One would presume that every public golf course in the United States offers online tee times. Indeed, every golf course has a Facebook and or Instagram page. For sure, every golf course has at least some Internet presence. It is 2021. Everyone must be online. Correct?
In a comprehensive study released by Apparation LLC on June 15, 2021, the answers will surprise you.
Apparation has compiled the most extensive database (www.theigdb.com) of golf courses in both the U.S. and Canada. The company’s founder is Mike Dickoff, a former Accenture Partner.
The scope of the survey comprised 13,353 golf courses that represented all public golf courses except those with less than 9 holes and putting courses. The research team then googled each facility to locate the golf course on the website and then clicked on book tee times to identify the vendor.
Sounds tedious. It was. Here is what they learned.
- 26% of U.S. 18-hole regulation courses and 44% of all public do not have online tee time booking capabilities.
- There are a couple of legitimate reasons why some 18-hole regulation courses don’t have online booking.
- Some are resort-destination facilities requiring a hotel stay, with tee times reserved during that process. Think Bandon Dunes, Kiawah, Pebble Beach.
- There are courses in the hinterlands where always-on, broadband Internet access has yet to connect. 9-hole, Executive, and Pitch/Putt courses are dominated heavily by walk-up play that is an impulse decision.
- A cloud-based POS is more effective than a server-based system. For one vendor, who has many server-based clients, the response time to determine tee time available was over 20 seconds. The process of booking a reservation could take several minutes. There is a lesson here for a golf course operator.
- 1,218 public golf courses don’t have a website.
- 969 golf courses only have a Facebook page, many of which are not updated regularly.
- 350 golf courses can only be found by “word of mouth.”
- The average posted green fee rate was $61. Note that NGF survey concluded that 18-hole prime time rate with a cart is $51.
- There are 70 firms that provide online booking and/or POS software to golf courses. There are 45 firms that offer websites.
- Capitalism creates/capitalism destroys. The leading software firms, by market share, are:
|TEE TIME BOOKING||2021||2021 Share||2021 Wins||2021 Losses||Net Change||Attrition %|
Source: Apparation, LLC 2021 Tee Sheet Wars Survey
Note 1: 2021 course totals may not reflect the entire customer base of the vendor, i.e. Software licensed beyond US, Canada not included in totals.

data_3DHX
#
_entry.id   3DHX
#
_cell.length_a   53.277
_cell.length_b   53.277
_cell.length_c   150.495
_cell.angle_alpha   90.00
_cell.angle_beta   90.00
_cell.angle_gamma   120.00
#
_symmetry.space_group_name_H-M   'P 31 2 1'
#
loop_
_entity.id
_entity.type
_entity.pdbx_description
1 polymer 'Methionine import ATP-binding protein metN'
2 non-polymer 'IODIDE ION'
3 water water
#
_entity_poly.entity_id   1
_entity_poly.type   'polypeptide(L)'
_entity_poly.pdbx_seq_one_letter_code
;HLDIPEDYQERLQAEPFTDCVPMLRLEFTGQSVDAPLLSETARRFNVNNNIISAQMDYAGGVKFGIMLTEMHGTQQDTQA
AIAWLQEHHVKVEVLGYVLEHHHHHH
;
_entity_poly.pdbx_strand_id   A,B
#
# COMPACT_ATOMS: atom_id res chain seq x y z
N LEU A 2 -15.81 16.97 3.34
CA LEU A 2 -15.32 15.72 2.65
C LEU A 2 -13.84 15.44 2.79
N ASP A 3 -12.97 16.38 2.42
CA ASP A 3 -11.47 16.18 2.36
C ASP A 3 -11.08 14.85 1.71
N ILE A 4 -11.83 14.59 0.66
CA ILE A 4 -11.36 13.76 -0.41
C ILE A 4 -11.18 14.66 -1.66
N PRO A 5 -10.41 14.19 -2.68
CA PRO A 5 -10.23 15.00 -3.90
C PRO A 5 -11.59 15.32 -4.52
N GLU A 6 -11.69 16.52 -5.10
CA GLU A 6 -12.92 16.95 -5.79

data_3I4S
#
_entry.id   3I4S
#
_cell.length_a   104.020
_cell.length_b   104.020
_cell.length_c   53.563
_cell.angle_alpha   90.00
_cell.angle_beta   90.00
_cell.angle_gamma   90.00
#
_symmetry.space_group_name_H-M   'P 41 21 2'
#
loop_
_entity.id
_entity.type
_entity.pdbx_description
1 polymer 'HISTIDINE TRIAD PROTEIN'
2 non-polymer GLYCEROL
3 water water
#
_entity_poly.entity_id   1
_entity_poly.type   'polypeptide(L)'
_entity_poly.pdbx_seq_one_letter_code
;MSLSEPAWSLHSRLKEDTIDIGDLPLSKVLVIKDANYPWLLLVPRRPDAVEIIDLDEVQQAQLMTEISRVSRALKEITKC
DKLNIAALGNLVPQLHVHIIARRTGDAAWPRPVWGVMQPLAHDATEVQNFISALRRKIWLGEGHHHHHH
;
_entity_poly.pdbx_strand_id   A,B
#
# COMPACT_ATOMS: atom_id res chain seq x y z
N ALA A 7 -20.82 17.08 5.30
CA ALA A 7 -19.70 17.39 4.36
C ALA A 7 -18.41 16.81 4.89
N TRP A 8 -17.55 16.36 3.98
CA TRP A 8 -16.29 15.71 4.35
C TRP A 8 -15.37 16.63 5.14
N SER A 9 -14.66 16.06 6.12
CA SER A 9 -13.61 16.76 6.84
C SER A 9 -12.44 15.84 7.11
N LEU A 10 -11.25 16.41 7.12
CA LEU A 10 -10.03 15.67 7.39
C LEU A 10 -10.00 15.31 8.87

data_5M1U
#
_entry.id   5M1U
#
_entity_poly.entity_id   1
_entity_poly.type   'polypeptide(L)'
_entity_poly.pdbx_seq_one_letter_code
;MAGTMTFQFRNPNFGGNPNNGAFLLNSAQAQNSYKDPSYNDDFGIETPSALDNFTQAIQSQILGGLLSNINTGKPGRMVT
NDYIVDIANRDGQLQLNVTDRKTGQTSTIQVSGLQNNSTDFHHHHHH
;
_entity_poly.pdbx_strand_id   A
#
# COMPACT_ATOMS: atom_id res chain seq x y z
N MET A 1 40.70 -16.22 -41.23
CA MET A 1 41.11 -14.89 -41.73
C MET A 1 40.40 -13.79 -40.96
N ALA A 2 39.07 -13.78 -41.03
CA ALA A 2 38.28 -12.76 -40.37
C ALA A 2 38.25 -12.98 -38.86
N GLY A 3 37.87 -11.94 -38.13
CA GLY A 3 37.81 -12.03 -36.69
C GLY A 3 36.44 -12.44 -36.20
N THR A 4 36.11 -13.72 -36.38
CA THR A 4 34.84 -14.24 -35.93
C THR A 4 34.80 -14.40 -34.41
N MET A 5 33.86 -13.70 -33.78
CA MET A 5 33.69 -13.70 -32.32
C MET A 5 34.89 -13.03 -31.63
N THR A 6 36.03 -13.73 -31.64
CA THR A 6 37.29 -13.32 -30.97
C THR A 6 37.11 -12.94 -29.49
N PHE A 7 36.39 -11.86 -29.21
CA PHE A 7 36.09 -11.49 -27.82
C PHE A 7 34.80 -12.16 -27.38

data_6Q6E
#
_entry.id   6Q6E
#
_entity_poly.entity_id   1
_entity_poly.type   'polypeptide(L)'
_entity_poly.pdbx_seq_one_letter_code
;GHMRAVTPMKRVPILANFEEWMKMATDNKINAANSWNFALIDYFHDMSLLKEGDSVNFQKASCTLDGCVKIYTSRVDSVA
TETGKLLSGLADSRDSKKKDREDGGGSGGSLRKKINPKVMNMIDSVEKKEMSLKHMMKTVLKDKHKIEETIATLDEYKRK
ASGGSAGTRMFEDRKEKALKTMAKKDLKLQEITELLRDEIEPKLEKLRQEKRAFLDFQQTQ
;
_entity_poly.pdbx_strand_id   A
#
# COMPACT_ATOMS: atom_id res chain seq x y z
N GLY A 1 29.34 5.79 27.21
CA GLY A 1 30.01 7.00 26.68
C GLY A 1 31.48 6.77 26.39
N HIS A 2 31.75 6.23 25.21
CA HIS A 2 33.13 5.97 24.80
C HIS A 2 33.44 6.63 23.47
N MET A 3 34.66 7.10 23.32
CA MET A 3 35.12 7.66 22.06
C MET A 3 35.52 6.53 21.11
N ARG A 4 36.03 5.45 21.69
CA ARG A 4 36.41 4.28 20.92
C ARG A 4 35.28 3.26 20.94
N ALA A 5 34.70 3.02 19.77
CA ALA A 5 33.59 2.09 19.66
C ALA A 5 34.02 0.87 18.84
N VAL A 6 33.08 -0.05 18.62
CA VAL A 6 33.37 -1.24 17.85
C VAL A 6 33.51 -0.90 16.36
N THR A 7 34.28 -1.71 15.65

It is interesting that GolfNow and Teesnap appear to have lost market share while ForeUp gained significantly.
I believe that in a decade, nearly all of these firms will be gone either through acquisition or liquidation, as will golf course pro shops as we know them today. Tomorrow’s golfer is going to book, pre-pay, check-in, order food, score, place bets, determine yardage and green slopes, and post handicaps through a mobile app. The formal “POS Counter” of today will be gone.
Here is a controversial prediction. A PGA Section will break State Golf Association’s hold on handicapping and develop their own app with the knowledge of the PGA of America but without their expressed consent but also without their objection. That app will include broad-based functionality challenging many of today’s software vendors.
That is what I think. I would enjoy hearing your perspective. Comment below.
For those seeking extensive analysis of this topic that shares a few of the same themes as this blog, Harvey Silverman published a more exhaustive article in the June 9 edition of the NGCOA Golf Business Weekly, seen here.
To download the survey, Download.
Wonder if they counted the reason for the tee sheet change? Barter, poor service, poor software, expense, contract date over? If barter is so.bad why do 3000 courses and top management companies still partake? Are all barter course doomed for closure ( as suggested by Pellucid by placing golfnow client next to course closures) due to this unreccomened practice by ngcoa and competitive vendors? Perhaps 3000 courses will close leaving the rest to increase prices due to contracting supply. How long will barter last – 20 years and going well..
While i’m at it – what’s happening with the monopoly charge by the ngcoa? perhaps because they are in bed with supreme golf changes the feeling? Certainly a 33% market share and falling is reason enough for the supreme court to take this case. Maybe the NGCOA should spend more resources taking down vendors and continue to grow their own competitive option. PGA tee times if ever launched will most likely fail miserably. Golfers if any are not visiting to book and it’s way to late in the game to post inventory. Courses that pay a marketing fee for zero results will soon drop out.